Upside: Traditional banks are most likely willing to work with a borrower when the loan is secured by an asset. High dollar investments in large equipment purchases or real estate that you are looking to pay off over an extended time (up to thirty years in some cases) a secured loan may be the best option. Having the loan secured by an asset also lowers the risk for the lender, and therefore missing a payment or being late on an installment or two won't cause a default right away like other loan programs.

Downside: Accepting a secured loan gives the lender the legal right to seize your collateralized asset in the event of default or failure to continue payments, without a court order. Secured loans are restricted by the value of the pledged asset which could reduce the funding amount approved.

Alternative Financing

Business Cash Advances are a unique solution to secure funding when a Secured or Unsecured loan is not an option. There are a few essential factors that separate business cash advance from a traditional secured or unsecured business loan. Mainly, there is no APR percentage or interest rate. Instead, factor rate is defined and used to determine the total amount of future sales owed. Additionally, a business cash advance does not carry a standard monthly payment instead the payments are made in small incremental amount either weekly, bi-weekly or daily.

Upside: These types of fundings are not backed by a bank and do not require a personal guarantee or collateral. Excellent credit is also not required for approval as the approvals are based on the overall health of the business and gross sales.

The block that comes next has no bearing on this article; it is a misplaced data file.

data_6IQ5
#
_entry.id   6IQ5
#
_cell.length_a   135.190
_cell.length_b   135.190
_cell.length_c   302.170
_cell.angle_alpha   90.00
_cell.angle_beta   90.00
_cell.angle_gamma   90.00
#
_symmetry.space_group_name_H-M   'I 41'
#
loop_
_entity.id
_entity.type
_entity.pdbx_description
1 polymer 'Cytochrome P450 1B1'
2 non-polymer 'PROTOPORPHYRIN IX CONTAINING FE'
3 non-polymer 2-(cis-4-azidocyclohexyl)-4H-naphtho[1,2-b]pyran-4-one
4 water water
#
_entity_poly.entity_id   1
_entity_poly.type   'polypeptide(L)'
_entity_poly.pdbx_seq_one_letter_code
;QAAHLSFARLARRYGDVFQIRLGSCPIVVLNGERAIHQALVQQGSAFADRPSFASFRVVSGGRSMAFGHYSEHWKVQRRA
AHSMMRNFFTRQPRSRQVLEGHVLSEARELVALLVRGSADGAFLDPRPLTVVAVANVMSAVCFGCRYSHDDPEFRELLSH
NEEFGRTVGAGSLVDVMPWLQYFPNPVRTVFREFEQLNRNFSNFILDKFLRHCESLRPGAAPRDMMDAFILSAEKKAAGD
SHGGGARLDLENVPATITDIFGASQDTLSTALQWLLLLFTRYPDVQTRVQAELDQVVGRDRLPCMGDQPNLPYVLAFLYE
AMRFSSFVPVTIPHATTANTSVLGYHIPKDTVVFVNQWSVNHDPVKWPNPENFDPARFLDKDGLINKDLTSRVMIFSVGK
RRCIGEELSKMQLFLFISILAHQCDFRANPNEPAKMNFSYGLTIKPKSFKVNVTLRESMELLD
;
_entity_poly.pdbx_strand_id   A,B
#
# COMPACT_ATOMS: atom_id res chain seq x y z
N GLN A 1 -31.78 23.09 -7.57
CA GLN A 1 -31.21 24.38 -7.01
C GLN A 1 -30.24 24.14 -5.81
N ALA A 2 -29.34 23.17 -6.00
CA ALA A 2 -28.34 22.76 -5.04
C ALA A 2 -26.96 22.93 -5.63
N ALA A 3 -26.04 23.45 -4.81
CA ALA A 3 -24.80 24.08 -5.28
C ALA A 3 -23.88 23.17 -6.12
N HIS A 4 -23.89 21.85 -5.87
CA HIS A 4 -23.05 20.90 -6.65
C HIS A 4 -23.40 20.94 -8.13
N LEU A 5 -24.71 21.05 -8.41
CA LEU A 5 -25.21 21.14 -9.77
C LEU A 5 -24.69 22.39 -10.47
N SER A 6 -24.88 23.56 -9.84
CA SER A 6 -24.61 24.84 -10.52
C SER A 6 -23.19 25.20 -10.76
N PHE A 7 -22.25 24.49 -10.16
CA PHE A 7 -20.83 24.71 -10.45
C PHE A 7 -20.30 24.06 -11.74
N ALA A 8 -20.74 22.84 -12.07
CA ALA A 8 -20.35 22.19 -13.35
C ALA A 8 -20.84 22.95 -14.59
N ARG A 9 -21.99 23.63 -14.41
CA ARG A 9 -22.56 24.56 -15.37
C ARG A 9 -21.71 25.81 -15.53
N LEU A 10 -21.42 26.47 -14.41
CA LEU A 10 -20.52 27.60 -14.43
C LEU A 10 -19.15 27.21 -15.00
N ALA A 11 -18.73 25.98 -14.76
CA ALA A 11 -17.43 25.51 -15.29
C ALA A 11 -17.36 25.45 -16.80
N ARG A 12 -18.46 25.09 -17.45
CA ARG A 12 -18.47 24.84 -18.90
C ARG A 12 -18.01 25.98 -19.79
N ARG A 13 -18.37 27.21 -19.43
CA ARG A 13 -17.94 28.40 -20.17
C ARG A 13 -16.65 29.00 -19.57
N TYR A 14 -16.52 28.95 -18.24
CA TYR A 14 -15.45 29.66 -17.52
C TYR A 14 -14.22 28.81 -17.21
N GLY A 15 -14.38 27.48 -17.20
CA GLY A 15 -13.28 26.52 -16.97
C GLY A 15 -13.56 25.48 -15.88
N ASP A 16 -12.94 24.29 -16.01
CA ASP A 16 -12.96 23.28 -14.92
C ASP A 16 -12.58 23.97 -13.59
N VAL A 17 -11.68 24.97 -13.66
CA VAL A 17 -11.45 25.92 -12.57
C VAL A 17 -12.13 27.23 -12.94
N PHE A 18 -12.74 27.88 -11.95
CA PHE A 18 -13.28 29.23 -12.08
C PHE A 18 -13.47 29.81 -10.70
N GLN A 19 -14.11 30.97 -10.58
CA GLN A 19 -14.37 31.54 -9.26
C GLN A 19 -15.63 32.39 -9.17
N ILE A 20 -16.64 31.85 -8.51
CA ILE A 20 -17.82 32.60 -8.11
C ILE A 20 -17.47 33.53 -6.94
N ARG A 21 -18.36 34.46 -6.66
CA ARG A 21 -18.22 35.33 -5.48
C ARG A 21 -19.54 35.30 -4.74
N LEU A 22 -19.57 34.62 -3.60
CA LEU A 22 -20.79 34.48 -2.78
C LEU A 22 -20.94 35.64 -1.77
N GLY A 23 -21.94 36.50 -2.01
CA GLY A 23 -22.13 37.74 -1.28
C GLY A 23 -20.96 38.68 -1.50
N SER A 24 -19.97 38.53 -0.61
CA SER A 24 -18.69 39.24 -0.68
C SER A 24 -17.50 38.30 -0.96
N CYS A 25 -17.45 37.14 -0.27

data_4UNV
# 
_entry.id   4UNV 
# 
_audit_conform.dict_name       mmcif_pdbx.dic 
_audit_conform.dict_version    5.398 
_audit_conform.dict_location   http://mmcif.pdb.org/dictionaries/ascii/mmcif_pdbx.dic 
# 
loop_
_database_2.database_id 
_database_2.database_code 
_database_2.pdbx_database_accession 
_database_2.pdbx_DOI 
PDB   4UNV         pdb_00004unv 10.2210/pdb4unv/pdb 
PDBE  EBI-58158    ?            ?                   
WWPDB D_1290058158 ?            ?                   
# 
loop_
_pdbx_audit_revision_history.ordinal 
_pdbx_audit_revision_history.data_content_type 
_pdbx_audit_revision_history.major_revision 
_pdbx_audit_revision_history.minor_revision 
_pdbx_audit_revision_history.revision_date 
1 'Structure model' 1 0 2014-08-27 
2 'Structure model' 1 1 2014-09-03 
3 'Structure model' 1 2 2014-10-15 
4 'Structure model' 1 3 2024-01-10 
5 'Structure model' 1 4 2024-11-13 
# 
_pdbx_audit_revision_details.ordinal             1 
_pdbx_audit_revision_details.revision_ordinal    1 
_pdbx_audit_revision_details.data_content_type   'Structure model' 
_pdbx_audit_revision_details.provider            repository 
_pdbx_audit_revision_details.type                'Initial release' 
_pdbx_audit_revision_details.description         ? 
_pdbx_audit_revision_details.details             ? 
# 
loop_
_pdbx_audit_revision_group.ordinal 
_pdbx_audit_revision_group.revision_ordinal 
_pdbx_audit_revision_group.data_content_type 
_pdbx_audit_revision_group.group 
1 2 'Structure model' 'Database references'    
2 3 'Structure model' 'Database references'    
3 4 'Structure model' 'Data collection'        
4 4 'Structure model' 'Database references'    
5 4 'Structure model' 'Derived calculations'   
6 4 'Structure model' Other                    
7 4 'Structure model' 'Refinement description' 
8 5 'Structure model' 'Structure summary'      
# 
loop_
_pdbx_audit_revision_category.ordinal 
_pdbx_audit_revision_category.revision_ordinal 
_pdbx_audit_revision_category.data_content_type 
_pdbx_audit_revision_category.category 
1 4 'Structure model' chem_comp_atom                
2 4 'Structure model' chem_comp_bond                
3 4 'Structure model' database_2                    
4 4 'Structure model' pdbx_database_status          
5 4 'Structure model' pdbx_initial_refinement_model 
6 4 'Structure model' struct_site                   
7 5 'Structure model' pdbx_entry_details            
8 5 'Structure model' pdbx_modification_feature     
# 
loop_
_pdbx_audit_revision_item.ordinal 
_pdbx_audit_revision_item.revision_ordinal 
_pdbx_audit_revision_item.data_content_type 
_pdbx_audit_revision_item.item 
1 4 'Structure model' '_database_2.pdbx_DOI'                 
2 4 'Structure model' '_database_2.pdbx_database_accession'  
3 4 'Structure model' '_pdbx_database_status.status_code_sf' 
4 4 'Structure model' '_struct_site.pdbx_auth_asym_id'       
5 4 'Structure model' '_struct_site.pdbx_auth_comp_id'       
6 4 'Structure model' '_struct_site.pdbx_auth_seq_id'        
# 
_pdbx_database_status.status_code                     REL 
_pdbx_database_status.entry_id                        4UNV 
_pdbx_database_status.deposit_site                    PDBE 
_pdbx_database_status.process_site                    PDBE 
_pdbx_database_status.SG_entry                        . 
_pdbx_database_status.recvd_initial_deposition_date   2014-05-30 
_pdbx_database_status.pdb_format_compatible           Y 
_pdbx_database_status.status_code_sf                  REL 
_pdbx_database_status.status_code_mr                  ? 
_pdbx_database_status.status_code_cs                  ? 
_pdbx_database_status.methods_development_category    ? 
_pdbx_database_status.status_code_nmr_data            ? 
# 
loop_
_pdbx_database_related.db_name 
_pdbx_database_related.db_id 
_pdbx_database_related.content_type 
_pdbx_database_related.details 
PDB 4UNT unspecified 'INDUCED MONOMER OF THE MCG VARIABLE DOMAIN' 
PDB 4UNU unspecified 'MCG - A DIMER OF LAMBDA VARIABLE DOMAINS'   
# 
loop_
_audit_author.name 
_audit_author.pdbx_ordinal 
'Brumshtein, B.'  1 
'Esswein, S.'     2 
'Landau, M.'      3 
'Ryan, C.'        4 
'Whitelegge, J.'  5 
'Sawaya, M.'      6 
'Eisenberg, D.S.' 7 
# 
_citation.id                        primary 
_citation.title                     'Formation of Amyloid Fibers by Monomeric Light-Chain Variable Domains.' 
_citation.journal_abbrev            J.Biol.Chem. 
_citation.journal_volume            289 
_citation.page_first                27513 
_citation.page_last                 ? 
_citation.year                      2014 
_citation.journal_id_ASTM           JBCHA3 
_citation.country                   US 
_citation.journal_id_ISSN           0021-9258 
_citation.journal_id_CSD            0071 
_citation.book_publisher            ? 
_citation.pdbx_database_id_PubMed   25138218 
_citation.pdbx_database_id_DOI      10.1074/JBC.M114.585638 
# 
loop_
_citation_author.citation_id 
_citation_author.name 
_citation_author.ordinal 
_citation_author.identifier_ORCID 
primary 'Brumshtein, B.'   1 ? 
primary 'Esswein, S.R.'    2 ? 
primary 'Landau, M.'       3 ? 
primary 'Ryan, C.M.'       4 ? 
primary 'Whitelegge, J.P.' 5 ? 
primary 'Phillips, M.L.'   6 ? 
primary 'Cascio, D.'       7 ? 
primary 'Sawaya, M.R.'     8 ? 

Downside: Business Cash Advances are typically approved at 50-75% of the business' monthly deposits. Which means the approval amounts may be lower than expected. The terms of a business cash advance are much shorter than a traditional loan with terms ranging from three to 15 months, and the rates are higher than conventional loans.

Conclusion: 

Unsecured vs. Secured vs. Alternative Financing For startup businesses, a secured business loans may be the only option possible, without business history it may be difficult to get approved any other way. For established companies prepared to repay higher percentage rates, an unsecured business loan can offer the versatility needed and, higher funding amounts and shorter approval cycles. Though, the guarantor will be personally responsible if the loan defaults. For established businesses with a challenged credit history or looking for fast access to capital, a business cash advance may be the most viable option. With approvals generally within 24 hours and funding in less than 72 hours, a business cash advance can put the capital you need in your account when you need it.

 

Researching alternative lending options for hiring? Check out BizLender online or call 855-404-3070. Offering lending solutions since 2013, their professionals emphasized working smarter, not harder, using technology to fund small businesses in as little as 24 hours.    


Posted in uncategorized
Last edit: March 6, 2018